David, though, lets that cat out of the bag. He helps Charlie to consume the weapon and, sure enough, the weapon destroys the human. Just as designed. David is delighted, though, to find that Charlie had sex with Elizabeth during his infection, resulting in a mutation: A fetus derived of both human and weaponized DNA. In the film’s most gruesome, but absolutely essential scene, Elizabeth extracts the mutant fetus (never thought I’d get to write that phrase). She initially thinks she’s killed the creature, but it continues to grow and thrive outside our view.
(MORE: Prometheus, Before Watchmen and the Tricky Art of the Prequel)
Meanwhile back on the alien warship, David is waking up the mummified ETs, eager to introduce them to his boss. When the pilot awakens, he picks right up where he left off — plotting to blast off from this barren planet, carrying his payload right into the heart of our solar system. For this planet is not his home; as other characters carefully describe, this is just a forward operating base. A planet where weapons can be built and tested.
As Elizabeth pieces the puzzle together, she realizes what’s at stake: Her crew has traveled across the universe only to reawaken the sleeping enemy. She tells Janek that he has to scuttle Prometheus, and destroy the alien craft, before it can take off. Which he does, killing all the humans onboard.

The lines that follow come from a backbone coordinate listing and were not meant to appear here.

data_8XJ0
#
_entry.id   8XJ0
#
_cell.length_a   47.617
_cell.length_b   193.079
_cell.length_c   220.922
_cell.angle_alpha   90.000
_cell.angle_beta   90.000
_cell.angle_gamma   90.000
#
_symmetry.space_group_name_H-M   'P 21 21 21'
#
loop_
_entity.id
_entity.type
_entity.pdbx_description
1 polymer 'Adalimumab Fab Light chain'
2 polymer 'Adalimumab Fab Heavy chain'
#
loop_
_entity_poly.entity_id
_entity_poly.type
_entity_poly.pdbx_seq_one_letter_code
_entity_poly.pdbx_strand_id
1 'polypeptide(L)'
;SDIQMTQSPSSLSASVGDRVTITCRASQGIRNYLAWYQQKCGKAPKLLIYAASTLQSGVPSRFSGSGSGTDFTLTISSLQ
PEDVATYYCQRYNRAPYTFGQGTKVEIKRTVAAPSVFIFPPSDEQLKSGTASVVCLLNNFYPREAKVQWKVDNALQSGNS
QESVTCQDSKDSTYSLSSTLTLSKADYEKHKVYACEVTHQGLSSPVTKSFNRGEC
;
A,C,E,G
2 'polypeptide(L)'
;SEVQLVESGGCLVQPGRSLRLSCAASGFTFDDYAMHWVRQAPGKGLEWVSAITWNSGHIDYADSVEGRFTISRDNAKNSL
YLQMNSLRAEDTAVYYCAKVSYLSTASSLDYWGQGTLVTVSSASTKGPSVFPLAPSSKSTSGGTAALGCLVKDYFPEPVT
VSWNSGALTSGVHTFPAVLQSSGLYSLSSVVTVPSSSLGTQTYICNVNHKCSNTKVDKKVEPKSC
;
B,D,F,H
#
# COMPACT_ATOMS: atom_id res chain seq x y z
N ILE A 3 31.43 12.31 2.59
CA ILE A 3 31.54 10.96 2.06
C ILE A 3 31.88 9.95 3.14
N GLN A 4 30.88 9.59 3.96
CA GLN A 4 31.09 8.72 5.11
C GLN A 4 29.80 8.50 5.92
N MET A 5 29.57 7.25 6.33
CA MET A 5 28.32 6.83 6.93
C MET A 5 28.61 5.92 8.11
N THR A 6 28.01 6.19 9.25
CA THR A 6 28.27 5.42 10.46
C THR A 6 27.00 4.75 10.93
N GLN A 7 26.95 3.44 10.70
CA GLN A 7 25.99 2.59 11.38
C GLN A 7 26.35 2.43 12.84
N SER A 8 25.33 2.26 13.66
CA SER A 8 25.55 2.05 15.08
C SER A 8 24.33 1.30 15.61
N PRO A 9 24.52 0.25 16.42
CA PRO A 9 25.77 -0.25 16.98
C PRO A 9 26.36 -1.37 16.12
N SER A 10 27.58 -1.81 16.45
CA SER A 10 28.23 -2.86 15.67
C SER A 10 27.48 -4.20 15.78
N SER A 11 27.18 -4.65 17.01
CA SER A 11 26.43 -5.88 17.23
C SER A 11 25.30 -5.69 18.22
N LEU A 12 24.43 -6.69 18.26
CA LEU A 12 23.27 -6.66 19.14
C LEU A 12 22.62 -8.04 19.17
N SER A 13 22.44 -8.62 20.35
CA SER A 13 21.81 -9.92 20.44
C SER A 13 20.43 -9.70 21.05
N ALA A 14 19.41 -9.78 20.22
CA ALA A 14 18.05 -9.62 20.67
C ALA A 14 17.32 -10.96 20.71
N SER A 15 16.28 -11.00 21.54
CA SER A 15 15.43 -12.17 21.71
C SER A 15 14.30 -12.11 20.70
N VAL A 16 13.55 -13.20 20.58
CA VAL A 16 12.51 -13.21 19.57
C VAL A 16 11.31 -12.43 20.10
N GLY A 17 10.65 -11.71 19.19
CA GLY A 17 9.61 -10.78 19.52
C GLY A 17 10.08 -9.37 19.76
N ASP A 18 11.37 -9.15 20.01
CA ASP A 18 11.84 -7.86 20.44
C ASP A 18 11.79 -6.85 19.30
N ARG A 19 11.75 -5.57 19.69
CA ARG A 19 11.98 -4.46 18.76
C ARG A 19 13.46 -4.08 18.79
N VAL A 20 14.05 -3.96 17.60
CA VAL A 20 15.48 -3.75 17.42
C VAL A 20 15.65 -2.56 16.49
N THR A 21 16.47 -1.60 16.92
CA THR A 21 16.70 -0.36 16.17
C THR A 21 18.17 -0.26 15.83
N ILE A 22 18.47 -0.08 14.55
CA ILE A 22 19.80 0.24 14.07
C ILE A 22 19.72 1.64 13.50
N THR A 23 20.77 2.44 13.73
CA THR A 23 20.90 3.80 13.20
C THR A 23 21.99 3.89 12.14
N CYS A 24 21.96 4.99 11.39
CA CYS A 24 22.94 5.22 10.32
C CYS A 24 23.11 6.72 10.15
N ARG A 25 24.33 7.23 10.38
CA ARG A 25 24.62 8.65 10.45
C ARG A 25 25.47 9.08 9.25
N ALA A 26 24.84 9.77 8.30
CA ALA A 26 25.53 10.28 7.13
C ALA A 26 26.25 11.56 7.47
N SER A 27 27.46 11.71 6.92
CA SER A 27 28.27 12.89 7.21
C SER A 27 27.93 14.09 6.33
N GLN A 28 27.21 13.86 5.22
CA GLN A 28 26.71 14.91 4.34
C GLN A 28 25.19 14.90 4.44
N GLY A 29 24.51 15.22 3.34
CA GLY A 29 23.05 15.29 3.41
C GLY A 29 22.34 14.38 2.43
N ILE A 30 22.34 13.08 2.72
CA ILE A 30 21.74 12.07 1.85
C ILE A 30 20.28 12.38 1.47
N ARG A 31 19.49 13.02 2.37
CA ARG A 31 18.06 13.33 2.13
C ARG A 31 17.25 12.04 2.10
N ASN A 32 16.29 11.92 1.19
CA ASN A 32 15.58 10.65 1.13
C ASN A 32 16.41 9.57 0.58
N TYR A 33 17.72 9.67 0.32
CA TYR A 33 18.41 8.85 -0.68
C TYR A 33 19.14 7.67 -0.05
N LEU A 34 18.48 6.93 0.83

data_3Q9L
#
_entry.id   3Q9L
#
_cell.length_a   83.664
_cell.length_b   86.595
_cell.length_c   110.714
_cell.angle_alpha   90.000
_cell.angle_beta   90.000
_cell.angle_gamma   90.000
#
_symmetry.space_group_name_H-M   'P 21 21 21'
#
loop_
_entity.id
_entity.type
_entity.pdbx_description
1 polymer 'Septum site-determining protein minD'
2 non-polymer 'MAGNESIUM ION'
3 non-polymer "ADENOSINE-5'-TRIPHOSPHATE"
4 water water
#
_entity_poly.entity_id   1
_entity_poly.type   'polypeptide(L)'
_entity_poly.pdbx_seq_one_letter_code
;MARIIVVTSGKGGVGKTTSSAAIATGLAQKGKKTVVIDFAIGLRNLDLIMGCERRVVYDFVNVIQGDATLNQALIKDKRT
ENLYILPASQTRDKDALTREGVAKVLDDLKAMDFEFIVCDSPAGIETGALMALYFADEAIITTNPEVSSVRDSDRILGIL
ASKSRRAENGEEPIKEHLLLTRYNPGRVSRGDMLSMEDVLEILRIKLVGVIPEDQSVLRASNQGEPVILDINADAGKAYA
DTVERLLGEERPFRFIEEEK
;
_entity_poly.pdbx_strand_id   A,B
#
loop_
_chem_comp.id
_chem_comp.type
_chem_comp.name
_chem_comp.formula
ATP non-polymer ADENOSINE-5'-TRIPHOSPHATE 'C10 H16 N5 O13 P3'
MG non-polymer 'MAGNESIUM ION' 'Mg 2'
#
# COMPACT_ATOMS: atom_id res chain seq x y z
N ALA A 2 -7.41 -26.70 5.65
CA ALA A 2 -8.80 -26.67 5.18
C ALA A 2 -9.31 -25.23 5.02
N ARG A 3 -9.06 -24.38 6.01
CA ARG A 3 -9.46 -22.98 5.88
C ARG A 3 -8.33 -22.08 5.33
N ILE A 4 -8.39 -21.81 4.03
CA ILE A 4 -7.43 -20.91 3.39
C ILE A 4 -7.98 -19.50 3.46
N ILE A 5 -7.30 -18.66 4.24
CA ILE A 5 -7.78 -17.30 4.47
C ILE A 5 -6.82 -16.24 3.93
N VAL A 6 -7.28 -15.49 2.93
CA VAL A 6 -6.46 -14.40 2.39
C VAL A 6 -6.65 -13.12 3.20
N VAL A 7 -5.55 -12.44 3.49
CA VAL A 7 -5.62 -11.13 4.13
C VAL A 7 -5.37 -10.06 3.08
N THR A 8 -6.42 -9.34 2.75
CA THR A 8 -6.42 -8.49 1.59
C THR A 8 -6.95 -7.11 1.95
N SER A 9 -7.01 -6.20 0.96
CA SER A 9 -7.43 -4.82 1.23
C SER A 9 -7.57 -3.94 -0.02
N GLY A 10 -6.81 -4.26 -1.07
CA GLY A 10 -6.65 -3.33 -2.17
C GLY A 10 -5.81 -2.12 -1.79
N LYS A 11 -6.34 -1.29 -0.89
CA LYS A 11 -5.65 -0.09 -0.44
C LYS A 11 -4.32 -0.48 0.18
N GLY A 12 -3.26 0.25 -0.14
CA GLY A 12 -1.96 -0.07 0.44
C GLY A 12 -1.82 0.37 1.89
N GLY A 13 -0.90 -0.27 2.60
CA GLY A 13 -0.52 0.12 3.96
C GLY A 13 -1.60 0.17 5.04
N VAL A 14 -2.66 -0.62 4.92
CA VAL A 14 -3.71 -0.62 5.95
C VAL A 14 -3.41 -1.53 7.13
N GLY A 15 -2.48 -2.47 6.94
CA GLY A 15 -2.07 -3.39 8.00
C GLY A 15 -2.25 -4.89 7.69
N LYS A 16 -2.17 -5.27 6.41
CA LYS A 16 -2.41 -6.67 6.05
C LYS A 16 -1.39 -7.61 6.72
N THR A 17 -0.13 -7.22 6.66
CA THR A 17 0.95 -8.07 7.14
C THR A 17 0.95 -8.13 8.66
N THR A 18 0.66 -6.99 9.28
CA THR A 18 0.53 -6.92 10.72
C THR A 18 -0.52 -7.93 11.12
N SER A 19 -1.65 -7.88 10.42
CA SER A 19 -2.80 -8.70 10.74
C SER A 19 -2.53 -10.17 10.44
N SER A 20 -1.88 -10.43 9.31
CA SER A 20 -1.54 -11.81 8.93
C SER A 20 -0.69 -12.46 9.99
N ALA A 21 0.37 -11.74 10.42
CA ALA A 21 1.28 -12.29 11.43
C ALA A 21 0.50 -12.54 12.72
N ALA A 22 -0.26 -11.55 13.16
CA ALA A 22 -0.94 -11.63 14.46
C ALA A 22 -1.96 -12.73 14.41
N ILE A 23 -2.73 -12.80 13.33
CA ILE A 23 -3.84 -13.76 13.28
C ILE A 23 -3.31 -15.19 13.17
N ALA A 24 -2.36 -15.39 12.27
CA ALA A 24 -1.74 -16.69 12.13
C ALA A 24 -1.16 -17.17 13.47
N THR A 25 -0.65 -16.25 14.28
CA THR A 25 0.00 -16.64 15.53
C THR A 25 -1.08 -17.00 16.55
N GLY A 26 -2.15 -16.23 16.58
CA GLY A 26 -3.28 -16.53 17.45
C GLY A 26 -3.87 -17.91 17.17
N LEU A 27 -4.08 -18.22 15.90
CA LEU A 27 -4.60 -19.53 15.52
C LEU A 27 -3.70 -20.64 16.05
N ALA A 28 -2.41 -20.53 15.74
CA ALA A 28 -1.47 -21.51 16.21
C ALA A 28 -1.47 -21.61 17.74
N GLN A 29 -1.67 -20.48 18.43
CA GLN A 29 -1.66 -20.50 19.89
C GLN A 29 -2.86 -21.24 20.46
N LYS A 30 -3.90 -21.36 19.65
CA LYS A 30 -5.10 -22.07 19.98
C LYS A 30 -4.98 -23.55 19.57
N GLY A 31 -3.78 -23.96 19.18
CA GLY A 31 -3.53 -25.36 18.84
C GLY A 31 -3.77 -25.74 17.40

At this point in the tale, only five creatures still exist: Corporate lackey Meredith Vickers, scientist Elizabeth Shaw, the wounded ET pilot, the mutant fetus, and David’s severed robotic head, still functioning apart from his torso. The crashing warship kills Meredith. Then Elizabeth flees the escape pod, ensuring that the mutant fetus leaches onto the body of the ET pilot. The closing shot of the film witnesses the end result of this altercation: The birth of the alien creature, as we know it in Alien — an ultra mutation, derived from an ET body and a human DNA-weaponized DNA fetus. An entirely new life form, that will systematically lay eggs across the planet’s surface and multiply, until Nostromo arrives years later with Sigourney Weaver onboard. (Update, 9:20 am: A trusted colleague has informed me that I have this all wrong — that Nostromo lands on a different planet, one which apparently has another of these ET ships sitting around. I think I’ll need to go back and watch Alien again tonight, and see which planet they refer to, in the opening discussions. But assuming he’s right, and I’m wrong, this is a pretty wild plot twist in and of itself. How did these alien mutants manage to spread across the universe? I feel a sequel coming on)
David, partly in a bid to save himself and partly because he finds Elizabeth a curiosity, lets her in on some of his observations: Yes, there are indeed other alien ships here, and he knows how to fly them. He suggests going back to Earth, and she says she wants to find the ET home world. So they take flight, going who knows where (cough, sequel!), leaving the planet to the ultra mutant. The era of the Alien begins.
Or anyway that’s the way I read Prometheus — until I see it a second (or possibly third) time. How did you guys solve the riddle? Agree with this assessment? Where have I been led astray?
Steven James Snyder is a Senior Editor at TIME. Find him on Twitter at @thesnydes. You can also continue the discussion on TIME’s Facebook page, on Twitter at @TIME and on TIME’s Tumblr.